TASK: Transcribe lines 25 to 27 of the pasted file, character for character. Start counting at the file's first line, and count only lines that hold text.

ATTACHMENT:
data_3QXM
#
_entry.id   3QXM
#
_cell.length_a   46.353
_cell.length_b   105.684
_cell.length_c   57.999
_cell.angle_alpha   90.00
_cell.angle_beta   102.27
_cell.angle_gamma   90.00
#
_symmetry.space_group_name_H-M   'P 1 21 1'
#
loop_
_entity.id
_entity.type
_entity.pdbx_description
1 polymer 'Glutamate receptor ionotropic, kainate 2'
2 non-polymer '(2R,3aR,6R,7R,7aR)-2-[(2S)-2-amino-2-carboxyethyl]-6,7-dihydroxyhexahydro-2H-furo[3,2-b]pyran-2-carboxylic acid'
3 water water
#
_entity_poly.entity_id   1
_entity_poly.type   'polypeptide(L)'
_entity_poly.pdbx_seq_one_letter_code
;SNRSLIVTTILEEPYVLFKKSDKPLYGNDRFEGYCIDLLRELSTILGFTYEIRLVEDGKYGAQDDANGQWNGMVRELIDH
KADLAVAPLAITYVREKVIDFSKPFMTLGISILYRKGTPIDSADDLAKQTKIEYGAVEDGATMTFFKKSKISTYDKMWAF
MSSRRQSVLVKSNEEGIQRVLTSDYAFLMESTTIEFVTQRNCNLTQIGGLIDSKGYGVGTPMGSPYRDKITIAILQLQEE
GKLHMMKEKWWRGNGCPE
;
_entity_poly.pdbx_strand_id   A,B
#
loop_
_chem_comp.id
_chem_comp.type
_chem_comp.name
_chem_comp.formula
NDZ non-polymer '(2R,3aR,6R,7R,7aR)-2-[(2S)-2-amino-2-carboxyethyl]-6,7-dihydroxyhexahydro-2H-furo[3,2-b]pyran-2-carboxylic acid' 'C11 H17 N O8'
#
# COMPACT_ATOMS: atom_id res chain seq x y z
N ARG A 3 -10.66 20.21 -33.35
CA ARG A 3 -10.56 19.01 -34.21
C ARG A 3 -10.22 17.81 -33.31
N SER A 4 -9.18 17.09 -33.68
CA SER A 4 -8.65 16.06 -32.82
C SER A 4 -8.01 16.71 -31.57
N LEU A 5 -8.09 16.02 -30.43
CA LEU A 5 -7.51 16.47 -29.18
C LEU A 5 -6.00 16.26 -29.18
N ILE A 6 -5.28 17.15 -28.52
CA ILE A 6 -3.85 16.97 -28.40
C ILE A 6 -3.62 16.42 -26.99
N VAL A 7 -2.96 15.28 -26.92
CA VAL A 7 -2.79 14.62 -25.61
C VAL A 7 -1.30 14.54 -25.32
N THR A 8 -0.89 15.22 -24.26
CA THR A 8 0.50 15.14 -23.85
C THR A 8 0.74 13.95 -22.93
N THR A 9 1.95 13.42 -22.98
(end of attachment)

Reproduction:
;SNRSLIVTTILEEPYVLFKKSDKPLYGNDRFEGYCIDLLRELSTILGFTYEIRLVEDGKYGAQDDANGQWNGMVRELIDH
KADLAVAPLAITYVREKVIDFSKPFMTLGISILYRKGTPIDSADDLAKQTKIEYGAVEDGATMTFFKKSKISTYDKMWAF
MSSRRQSVLVKSNEEGIQRVLTSDYAFLMESTTIEFVTQRNCNLTQIGGLIDSKGYGVGTPMGSPYRDKITIAILQLQEE